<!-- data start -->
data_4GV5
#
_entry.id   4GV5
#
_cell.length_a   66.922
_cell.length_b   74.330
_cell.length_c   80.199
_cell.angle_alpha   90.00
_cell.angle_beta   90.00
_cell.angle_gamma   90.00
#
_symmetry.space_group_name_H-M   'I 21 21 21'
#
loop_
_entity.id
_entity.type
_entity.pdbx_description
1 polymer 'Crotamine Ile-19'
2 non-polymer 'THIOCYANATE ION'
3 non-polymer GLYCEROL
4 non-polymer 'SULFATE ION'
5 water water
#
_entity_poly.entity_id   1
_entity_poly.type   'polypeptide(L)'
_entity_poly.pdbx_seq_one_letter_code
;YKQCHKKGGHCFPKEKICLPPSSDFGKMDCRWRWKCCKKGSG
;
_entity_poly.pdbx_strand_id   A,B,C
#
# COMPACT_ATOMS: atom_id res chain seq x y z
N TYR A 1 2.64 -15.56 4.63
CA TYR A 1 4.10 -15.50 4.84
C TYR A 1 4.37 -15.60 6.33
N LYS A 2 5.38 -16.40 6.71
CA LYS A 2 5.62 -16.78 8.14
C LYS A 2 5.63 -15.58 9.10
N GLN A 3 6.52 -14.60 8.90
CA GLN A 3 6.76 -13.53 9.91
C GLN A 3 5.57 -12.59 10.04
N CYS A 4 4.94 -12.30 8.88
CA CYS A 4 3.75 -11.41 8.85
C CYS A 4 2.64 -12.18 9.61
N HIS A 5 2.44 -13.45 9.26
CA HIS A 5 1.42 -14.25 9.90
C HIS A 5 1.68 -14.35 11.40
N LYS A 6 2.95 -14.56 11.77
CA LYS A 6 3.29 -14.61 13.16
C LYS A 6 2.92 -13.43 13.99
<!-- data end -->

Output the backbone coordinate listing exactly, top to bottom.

data_4GV5
#
_entry.id   4GV5
#
_cell.length_a   66.922
_cell.length_b   74.330
_cell.length_c   80.199
_cell.angle_alpha   90.00
_cell.angle_beta   90.00
_cell.angle_gamma   90.00
#
_symmetry.space_group_name_H-M   'I 21 21 21'
#
loop_
_entity.id
_entity.type
_entity.pdbx_description
1 polymer 'Crotamine Ile-19'
2 non-polymer 'THIOCYANATE ION'
3 non-polymer GLYCEROL
4 non-polymer 'SULFATE ION'
5 water water
#
_entity_poly.entity_id   1
_entity_poly.type   'polypeptide(L)'
_entity_poly.pdbx_seq_one_letter_code
;YKQCHKKGGHCFPKEKICLPPSSDFGKMDCRWRWKCCKKGSG
;
_entity_poly.pdbx_strand_id   A,B,C
#
# COMPACT_ATOMS: atom_id res chain seq x y z
N TYR A 1 2.64 -15.56 4.63
CA TYR A 1 4.10 -15.50 4.84
C TYR A 1 4.37 -15.60 6.33
N LYS A 2 5.38 -16.40 6.71
CA LYS A 2 5.62 -16.78 8.14
C LYS A 2 5.63 -15.58 9.10
N GLN A 3 6.52 -14.60 8.90
CA GLN A 3 6.76 -13.53 9.91
C GLN A 3 5.57 -12.59 10.04
N CYS A 4 4.94 -12.30 8.88
CA CYS A 4 3.75 -11.41 8.85
C CYS A 4 2.64 -12.18 9.61
N HIS A 5 2.44 -13.45 9.26
CA HIS A 5 1.42 -14.25 9.90
C HIS A 5 1.68 -14.35 11.40
N LYS A 6 2.95 -14.56 11.77
CA LYS A 6 3.29 -14.61 13.16
C LYS A 6 2.92 -13.43 13.99